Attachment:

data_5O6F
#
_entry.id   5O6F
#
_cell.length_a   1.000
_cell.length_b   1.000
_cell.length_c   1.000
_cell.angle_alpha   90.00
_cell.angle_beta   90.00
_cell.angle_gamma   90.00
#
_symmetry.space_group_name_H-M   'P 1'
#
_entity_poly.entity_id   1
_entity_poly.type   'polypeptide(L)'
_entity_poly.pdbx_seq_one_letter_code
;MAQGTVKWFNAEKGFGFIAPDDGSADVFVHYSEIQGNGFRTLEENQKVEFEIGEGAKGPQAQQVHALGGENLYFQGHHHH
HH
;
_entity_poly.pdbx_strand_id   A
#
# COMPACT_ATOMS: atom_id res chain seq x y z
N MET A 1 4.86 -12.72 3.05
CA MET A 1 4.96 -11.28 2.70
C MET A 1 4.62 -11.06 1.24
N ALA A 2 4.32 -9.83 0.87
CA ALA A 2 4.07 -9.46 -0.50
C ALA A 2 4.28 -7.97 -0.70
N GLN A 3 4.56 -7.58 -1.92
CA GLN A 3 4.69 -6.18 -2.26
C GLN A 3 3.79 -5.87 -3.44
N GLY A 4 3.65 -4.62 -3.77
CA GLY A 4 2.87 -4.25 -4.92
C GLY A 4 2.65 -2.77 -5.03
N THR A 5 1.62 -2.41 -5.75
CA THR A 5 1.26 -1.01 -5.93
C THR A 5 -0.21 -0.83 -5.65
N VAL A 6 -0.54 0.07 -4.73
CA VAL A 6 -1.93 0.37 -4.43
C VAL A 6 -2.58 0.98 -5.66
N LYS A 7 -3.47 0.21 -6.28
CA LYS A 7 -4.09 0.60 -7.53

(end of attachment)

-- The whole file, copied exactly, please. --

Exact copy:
data_5O6F
#
_entry.id   5O6F
#
_cell.length_a   1.000
_cell.length_b   1.000
_cell.length_c   1.000
_cell.angle_alpha   90.00
_cell.angle_beta   90.00
_cell.angle_gamma   90.00
#
_symmetry.space_group_name_H-M   'P 1'
#
_entity_poly.entity_id   1
_entity_poly.type   'polypeptide(L)'
_entity_poly.pdbx_seq_one_letter_code
;MAQGTVKWFNAEKGFGFIAPDDGSADVFVHYSEIQGNGFRTLEENQKVEFEIGEGAKGPQAQQVHALGGENLYFQGHHHH
HH
;
_entity_poly.pdbx_strand_id   A
#
# COMPACT_ATOMS: atom_id res chain seq x y z
N MET A 1 4.86 -12.72 3.05
CA MET A 1 4.96 -11.28 2.70
C MET A 1 4.62 -11.06 1.24
N ALA A 2 4.32 -9.83 0.87
CA ALA A 2 4.07 -9.46 -0.50
C ALA A 2 4.28 -7.97 -0.70
N GLN A 3 4.56 -7.58 -1.92
CA GLN A 3 4.69 -6.18 -2.26
C GLN A 3 3.79 -5.87 -3.44
N GLY A 4 3.65 -4.62 -3.77
CA GLY A 4 2.87 -4.25 -4.92
C GLY A 4 2.65 -2.77 -5.03
N THR A 5 1.62 -2.41 -5.75
CA THR A 5 1.26 -1.01 -5.93
C THR A 5 -0.21 -0.83 -5.65
N VAL A 6 -0.54 0.07 -4.73
CA VAL A 6 -1.93 0.37 -4.43
C VAL A 6 -2.58 0.98 -5.66
N LYS A 7 -3.47 0.21 -6.28
CA LYS A 7 -4.09 0.60 -7.53